As a college English teacher, I don't know half as much about these matters as I should, but I don't beat myself up about my lack of knowledge (much) because a) what I know I have mostly taught myself, 2) I know more than most of my colleagues, and iii) I know more than I can have occasion to teach, so my learning is mostly adequate, given the complete ignorance of my students in all such matters. But when I meet someone who is truly schooled in these matters, I feel my ignorance keenly.

And if our culture had retained knowledge of such matters, politicians would have a harder time lying and misleading the public, because the public would be better able to recognize the logical fallacies, manipulative or misdirective gambits, and general sloppiness that characterizes what passes for rhetoric in contemporary political discourse.


(a) i'll ask the sweetie for interpretive signage on this matter before the day escapes. hm, we'll need paint. fortunately we have a digital camera and mildly obese data pipes for hi-fi transmission.

(b) that was very funny.

(b) action word opposites:

sit / roll over
quiet / poke with stick
awake / ababyshower
too many traffic lights to ababyshower eels on stilts
gallop / galdown
it's a gal-a-day for you!
read / recite
go / daydream
open / sanitary
push / accompany
unbutton / sew
zip / zwill
draw / emoclew

teacher's unions are worse than terrorists. one can only hope that iraqi fighters to do not move from murder to mimeographs. think of the children....


I disagree. Or at least, I think you've got the big picture right, but I think if My Perfect Non-Reader's teacher sat down with a list of words (sit, quiet, awake, gallop, read, go, open, push, unbutton, zip, draw), she could easily circle the verbs. And for all my snark, I think that Action Words is meant to simply be a synonym for verb, although I can't swear to that. And I further think that if she were asked to come up with a list of ten (or eleven) words for an antonym exercise, she would come up with reasonably good ones, given some time. But she simply took a xerox and stuck it in MPN-R's folder. I don't think she bothered looking at the words on the list, she just took it from an approved source and trusted that it would be reasonably good. And, you know, it was fairly good. I'm just grouchy.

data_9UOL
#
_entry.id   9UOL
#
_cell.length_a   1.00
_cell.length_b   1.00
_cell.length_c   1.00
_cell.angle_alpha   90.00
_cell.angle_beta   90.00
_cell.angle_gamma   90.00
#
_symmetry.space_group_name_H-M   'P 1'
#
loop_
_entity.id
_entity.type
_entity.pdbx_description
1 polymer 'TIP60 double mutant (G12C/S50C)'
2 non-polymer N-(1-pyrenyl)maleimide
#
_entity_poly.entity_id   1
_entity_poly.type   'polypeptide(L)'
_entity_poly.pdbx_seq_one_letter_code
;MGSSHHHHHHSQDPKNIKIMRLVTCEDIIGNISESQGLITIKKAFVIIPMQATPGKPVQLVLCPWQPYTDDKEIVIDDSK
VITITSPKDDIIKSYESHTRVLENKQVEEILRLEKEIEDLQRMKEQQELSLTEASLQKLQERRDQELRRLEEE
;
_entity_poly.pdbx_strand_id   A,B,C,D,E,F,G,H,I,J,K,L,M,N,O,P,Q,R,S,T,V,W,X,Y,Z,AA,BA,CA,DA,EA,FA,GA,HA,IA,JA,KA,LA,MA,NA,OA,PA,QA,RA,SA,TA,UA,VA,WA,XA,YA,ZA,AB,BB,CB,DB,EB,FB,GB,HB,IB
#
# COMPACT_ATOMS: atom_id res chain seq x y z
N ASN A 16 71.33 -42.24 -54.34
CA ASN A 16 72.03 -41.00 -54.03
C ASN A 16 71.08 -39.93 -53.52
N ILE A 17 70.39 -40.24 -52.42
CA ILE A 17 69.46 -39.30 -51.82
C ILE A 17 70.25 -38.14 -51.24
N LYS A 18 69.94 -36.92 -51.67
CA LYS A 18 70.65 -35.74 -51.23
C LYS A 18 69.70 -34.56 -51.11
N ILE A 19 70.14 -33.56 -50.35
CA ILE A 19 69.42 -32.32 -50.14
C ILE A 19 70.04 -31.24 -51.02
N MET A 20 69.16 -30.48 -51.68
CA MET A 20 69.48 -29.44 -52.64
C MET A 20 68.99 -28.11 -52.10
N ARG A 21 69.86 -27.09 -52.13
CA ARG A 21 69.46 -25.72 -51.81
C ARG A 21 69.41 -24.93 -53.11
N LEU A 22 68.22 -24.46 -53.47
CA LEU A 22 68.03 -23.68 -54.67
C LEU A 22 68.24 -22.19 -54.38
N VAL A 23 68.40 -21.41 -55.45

But there's no reason why it has to be only fairly good. There's no reason why Mrs. Example has to use worksheets like that. But it's unreasonable, given her current workload, to expect her to inspect every worksheet she hands out. She has to trust the district/publisher/PTO/TSOR that the book is good, and work from that.

Now, your bigger point, that we've lost a certain cultural base knowledge of grammar, argumentation, poetics, rhetoric, etc, that's an important part of it, too. If we prided ourselves on that sort of thing, a worksheet like this one would have been corrected, improved or rejected at any of six places in the the process that I can think of, just off the top of my head. Such an appreciation could be pervasive throughout the culture, leading to better journalism, better teaching, better politics, better movies and a generally better experience of life. Oh, and better kindergarten worksheets.

Thanks,
-V.


Ababyshower is not an Action Word. Well, and I suppose it is if you're doing it right.

What's the antonym of terrorist?

Thanks,
-V.


*oops, that should be sanitize


freedom fighter

duh


And the opposite of war is surrender, right?

And it's funnier with the modifier version, so I won't edit it.

Thanks,
-V.


Even adults have a lot of trouble with this idea that verbs are words that indicate action. I've heard people say things like "lounging isn't an action, it's just lying there, so 'lounge' must not be a verb, because verbs indicate action." But on the other hand, probably teaching kids about noun syndrome and verb syndrome would lead to more confusion than it's worth.

To make matters worse, the terms "active voice" and "passive voice" are found to be extremely confusing by many people. I've lost count of the number of times people have told me things like, "Well, 'hit' is obviously really active, so 'the ball was hit by him' is active voice." Programmers occasionally have this trouble when they're reviewing my documents--they vaguely remember learning the rule that passive voice should be avoided, so when they see me write "The computer displays an error message" they say "Use active voice!" because "display" isn't a very active thing to do. Sometimes they're right that the writing could stand to be spruced up, but they don't know how to say that without resorting to the wrong terminology that they never really understood anyway.